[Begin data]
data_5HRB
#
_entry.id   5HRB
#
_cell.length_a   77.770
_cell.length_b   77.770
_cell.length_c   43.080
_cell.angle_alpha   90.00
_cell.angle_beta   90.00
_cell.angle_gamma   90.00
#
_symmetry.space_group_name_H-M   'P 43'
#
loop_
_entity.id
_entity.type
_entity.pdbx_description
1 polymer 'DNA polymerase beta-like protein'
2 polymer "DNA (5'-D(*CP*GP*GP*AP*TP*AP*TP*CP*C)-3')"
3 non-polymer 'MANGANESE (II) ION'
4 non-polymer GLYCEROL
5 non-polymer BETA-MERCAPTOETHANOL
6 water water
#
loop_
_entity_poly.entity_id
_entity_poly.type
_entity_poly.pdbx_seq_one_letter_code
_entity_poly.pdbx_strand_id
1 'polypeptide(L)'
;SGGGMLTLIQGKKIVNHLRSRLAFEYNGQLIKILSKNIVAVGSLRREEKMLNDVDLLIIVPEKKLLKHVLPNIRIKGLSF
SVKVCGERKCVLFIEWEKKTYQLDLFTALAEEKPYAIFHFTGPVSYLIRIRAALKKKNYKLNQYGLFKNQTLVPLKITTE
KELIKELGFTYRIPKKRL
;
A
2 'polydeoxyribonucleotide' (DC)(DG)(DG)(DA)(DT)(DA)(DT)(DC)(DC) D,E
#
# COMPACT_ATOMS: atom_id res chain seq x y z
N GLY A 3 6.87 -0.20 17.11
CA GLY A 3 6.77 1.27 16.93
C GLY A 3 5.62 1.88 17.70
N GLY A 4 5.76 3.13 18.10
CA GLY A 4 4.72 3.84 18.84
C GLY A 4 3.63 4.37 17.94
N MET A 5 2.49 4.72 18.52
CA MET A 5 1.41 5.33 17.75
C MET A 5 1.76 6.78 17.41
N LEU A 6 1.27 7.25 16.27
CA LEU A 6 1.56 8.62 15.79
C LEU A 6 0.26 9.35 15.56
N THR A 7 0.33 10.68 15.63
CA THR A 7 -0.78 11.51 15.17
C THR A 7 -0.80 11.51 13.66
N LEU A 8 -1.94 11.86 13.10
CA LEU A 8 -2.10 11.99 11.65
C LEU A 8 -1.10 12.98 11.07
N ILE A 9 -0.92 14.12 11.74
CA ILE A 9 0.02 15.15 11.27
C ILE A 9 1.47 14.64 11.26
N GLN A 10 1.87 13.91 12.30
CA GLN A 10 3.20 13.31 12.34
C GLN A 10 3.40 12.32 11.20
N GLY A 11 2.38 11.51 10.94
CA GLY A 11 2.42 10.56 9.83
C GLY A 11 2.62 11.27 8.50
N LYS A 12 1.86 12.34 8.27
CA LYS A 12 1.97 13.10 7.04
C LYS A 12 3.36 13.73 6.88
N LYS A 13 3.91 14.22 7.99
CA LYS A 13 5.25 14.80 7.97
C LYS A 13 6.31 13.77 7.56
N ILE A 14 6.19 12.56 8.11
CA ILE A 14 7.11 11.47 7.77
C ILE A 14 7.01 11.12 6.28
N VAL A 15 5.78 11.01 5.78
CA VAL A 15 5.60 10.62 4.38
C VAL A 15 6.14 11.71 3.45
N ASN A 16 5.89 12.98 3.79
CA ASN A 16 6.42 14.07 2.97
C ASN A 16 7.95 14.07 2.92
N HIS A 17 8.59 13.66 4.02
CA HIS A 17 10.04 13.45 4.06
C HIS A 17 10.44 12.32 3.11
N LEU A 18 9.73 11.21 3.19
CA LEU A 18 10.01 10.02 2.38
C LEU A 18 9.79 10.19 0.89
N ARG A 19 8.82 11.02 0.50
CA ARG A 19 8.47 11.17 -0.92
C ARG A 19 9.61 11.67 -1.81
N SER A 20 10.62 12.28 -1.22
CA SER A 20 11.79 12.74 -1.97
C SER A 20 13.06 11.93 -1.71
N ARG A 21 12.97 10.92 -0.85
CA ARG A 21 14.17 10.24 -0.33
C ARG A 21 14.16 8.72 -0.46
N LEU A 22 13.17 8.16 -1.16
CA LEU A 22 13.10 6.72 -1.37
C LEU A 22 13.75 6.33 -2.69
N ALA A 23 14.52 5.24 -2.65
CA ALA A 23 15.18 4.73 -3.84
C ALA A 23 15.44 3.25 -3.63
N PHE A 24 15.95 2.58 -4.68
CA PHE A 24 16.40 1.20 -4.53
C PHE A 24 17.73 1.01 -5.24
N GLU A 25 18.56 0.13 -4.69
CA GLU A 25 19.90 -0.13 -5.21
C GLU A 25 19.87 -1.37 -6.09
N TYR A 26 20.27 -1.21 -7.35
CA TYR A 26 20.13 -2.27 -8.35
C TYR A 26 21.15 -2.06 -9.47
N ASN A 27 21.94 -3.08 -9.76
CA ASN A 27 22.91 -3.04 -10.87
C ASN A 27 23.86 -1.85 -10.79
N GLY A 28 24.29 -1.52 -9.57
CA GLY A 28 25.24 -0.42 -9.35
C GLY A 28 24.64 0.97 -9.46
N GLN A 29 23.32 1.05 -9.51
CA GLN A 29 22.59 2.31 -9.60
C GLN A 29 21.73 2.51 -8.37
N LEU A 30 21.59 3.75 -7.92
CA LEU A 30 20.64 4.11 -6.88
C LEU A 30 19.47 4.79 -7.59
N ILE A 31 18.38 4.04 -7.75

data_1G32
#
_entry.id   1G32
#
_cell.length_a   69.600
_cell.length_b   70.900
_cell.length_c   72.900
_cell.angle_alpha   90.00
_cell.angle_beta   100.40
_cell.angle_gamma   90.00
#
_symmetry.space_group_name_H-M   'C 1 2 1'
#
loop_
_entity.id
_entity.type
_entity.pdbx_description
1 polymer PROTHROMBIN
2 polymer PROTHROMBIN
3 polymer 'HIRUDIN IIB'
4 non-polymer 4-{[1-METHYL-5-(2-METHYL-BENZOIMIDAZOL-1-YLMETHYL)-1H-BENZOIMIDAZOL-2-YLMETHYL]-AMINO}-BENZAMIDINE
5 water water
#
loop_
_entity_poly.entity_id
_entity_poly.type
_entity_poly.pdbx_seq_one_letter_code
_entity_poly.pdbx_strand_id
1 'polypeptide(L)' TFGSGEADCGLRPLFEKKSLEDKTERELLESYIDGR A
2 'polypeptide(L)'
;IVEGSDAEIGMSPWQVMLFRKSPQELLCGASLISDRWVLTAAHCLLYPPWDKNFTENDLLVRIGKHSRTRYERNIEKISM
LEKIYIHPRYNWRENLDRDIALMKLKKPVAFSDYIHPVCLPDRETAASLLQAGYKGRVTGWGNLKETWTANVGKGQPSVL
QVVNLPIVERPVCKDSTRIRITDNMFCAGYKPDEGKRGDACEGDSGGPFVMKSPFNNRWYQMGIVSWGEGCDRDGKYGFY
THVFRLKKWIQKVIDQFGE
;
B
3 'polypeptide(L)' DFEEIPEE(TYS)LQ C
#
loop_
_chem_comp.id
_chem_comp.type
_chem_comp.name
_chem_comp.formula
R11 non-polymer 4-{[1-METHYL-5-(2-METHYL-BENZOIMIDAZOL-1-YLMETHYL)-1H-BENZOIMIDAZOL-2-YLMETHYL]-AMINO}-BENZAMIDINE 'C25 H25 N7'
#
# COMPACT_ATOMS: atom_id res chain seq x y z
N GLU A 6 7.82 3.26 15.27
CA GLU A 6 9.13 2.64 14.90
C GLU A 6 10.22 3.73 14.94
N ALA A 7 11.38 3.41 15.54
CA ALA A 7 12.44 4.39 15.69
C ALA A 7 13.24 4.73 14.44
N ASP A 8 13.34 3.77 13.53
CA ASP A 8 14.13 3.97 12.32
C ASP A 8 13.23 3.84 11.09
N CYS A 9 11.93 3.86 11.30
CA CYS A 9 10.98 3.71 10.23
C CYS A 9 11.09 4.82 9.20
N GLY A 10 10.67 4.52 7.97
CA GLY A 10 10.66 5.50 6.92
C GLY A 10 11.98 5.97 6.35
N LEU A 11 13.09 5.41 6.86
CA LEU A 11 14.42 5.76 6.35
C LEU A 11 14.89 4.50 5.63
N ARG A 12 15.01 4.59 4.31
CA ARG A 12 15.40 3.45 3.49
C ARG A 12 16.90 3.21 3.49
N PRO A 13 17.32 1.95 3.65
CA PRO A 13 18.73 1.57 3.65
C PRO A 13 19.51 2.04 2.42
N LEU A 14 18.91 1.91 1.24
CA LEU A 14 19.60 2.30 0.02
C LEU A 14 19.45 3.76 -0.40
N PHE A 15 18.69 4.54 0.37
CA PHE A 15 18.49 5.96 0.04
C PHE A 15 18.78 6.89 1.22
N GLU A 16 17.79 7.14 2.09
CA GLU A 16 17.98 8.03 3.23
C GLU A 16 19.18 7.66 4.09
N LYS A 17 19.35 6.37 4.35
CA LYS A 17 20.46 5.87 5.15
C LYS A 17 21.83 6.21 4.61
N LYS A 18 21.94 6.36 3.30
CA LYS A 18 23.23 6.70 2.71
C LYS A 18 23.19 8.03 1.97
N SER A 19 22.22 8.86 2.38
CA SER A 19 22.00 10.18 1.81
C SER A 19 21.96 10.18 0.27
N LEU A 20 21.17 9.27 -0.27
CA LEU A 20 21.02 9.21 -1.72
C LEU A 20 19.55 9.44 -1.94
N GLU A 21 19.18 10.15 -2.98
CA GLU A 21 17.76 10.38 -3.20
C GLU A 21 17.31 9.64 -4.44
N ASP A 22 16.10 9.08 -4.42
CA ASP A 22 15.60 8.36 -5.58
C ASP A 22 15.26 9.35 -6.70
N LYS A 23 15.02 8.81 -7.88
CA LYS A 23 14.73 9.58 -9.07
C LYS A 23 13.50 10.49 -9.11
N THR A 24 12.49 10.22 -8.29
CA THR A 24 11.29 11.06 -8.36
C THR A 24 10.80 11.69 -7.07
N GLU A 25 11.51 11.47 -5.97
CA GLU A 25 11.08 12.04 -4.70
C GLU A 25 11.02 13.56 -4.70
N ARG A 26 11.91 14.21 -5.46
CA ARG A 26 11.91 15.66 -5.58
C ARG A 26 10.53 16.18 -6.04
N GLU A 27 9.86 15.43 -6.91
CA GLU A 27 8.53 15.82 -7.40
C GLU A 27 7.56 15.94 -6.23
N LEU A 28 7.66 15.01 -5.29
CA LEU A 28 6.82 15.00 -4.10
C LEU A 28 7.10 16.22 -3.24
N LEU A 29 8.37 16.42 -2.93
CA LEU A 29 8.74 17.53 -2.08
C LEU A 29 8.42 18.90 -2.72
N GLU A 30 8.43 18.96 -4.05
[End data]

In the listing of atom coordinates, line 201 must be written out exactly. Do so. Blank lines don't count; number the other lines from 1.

CA GLU A 16 17.98 8.03 3.23